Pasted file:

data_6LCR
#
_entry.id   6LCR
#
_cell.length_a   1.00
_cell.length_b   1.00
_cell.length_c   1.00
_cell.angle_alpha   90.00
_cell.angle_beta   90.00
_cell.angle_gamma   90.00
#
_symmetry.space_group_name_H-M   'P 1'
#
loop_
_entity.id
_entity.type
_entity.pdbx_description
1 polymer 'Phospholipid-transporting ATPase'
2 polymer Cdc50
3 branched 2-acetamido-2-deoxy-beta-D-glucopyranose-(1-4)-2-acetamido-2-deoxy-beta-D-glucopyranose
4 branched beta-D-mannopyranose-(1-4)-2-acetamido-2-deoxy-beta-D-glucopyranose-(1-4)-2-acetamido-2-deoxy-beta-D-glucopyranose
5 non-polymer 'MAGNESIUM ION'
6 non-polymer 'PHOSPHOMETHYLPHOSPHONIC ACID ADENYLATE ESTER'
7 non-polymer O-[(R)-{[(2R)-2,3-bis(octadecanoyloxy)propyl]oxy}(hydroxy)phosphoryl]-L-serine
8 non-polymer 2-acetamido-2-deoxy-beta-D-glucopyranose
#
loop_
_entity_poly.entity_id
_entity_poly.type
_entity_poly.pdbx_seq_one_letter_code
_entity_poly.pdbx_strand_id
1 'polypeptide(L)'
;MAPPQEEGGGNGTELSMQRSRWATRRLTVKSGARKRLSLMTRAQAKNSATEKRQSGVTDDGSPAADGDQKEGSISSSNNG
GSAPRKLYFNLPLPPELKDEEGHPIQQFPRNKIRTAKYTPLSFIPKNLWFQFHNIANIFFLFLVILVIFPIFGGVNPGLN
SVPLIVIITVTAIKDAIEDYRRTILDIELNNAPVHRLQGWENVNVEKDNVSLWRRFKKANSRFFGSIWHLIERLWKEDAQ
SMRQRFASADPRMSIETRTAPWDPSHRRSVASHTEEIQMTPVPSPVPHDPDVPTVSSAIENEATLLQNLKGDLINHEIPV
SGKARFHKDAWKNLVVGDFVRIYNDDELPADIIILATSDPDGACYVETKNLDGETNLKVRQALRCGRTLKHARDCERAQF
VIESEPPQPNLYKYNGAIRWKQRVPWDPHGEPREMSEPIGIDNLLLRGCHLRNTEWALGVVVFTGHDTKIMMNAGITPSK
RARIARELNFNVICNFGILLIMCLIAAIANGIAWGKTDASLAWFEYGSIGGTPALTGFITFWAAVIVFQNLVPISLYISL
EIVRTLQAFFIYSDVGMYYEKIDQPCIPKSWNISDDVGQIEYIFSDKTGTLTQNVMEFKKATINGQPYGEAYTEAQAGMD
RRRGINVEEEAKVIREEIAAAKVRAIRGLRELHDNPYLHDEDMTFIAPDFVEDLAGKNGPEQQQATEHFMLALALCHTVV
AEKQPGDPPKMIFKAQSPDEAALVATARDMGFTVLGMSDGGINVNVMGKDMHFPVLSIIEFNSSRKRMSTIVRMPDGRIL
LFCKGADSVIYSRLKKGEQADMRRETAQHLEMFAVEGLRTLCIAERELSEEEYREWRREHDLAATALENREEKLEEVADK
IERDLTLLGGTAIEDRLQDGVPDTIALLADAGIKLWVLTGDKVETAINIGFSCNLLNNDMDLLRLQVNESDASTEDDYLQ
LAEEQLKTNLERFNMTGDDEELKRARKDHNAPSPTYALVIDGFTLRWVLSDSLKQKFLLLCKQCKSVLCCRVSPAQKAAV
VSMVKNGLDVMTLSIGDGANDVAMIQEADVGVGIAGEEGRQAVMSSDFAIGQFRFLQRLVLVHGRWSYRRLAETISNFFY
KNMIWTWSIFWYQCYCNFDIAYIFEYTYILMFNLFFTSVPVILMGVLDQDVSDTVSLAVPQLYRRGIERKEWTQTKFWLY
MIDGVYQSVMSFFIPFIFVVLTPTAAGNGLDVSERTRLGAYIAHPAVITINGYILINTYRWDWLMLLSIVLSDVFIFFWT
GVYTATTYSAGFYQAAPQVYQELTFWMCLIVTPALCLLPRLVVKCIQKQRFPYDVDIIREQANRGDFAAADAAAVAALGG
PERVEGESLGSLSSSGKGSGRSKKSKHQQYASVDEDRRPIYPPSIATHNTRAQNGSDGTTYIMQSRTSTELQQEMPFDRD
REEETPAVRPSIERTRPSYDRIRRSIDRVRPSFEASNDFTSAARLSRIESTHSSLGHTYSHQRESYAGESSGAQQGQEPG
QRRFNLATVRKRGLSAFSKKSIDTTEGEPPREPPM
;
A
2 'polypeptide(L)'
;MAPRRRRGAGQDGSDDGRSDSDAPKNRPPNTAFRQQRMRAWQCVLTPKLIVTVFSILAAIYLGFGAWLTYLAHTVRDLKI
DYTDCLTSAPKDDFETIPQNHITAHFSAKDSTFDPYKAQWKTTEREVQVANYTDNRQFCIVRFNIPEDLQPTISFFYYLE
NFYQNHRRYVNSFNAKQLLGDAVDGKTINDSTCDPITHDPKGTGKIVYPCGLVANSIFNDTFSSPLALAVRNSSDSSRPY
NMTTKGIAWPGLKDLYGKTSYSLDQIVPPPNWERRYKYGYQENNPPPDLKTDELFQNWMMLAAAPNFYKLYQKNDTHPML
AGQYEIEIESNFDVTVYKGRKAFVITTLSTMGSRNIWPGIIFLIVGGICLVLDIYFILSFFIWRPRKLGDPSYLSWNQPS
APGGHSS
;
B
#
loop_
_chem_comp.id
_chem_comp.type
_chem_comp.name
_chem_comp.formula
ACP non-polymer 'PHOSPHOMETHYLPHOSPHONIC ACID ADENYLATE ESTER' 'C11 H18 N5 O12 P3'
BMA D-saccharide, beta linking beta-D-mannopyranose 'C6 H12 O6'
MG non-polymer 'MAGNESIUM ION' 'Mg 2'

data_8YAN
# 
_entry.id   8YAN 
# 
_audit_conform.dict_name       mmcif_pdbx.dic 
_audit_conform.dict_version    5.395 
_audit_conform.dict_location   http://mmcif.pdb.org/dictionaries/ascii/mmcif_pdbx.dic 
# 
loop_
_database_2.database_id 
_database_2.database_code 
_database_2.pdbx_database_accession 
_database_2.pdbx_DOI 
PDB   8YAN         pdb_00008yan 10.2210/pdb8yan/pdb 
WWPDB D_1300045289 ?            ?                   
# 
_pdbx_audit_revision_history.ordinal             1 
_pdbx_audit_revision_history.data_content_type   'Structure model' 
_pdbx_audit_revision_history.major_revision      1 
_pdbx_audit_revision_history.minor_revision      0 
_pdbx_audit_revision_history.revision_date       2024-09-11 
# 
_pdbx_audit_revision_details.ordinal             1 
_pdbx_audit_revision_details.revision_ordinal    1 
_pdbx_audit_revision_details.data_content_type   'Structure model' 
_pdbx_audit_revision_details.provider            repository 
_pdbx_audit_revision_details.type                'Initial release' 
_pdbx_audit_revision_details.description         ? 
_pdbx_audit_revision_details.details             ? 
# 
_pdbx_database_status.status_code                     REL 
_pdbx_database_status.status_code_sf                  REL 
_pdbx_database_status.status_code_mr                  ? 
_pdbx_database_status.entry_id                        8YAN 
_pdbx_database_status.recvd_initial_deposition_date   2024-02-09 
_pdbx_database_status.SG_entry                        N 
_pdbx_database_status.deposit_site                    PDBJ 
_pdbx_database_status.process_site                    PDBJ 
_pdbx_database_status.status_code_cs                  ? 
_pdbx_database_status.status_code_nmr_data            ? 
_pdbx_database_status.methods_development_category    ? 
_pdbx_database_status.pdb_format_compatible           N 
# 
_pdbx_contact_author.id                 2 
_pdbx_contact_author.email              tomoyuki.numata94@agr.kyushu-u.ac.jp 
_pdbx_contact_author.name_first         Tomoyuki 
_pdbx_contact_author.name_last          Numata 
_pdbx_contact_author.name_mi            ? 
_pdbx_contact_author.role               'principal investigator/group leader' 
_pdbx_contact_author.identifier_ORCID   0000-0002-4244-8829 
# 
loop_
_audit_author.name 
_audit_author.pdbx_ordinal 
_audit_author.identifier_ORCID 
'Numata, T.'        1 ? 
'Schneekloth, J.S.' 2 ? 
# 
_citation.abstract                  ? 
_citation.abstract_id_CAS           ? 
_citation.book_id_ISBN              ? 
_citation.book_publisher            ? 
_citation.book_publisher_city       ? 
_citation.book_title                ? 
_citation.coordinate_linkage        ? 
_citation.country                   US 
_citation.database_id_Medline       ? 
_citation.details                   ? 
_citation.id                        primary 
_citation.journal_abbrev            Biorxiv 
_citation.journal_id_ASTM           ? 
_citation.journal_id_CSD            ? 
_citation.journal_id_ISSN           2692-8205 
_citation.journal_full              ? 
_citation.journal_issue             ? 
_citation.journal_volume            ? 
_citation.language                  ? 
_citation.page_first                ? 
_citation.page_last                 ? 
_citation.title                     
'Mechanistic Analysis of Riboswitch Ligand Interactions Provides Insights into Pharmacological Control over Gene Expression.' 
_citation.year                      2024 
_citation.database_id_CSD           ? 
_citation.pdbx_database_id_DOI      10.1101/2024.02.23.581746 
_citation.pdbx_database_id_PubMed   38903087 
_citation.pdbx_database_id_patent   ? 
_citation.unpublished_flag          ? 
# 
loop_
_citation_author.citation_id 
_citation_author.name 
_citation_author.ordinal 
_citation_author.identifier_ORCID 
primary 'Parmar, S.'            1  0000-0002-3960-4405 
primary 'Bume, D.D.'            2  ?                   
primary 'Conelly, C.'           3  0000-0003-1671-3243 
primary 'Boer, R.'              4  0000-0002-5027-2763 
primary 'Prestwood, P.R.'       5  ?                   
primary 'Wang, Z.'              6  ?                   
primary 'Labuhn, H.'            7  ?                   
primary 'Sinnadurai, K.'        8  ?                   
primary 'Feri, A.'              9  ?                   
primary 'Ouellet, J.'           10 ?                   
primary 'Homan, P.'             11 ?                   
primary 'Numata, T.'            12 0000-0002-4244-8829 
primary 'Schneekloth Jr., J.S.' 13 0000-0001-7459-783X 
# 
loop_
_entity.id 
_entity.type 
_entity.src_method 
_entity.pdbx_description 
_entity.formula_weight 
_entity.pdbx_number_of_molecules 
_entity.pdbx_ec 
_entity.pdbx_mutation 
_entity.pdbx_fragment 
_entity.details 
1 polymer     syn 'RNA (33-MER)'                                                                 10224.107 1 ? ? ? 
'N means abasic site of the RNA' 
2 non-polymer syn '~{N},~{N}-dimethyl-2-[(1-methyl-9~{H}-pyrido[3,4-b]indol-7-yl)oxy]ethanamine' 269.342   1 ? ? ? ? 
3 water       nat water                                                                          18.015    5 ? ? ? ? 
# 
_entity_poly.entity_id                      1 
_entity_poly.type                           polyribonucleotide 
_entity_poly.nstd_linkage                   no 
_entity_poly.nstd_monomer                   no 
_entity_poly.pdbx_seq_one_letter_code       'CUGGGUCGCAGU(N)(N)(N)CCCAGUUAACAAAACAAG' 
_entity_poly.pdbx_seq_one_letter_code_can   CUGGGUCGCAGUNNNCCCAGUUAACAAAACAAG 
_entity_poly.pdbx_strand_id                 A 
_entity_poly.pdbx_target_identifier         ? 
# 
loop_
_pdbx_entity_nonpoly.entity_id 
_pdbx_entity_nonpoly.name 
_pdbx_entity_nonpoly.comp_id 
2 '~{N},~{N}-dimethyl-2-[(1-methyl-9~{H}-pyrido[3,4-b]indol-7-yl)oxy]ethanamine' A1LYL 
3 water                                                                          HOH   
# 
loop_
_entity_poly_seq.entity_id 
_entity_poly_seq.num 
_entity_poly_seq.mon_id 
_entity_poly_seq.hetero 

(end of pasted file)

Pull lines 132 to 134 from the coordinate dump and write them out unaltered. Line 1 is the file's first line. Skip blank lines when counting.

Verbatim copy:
_citation.abstract_id_CAS           ? 
_citation.book_id_ISBN              ? 
_citation.book_publisher            ? 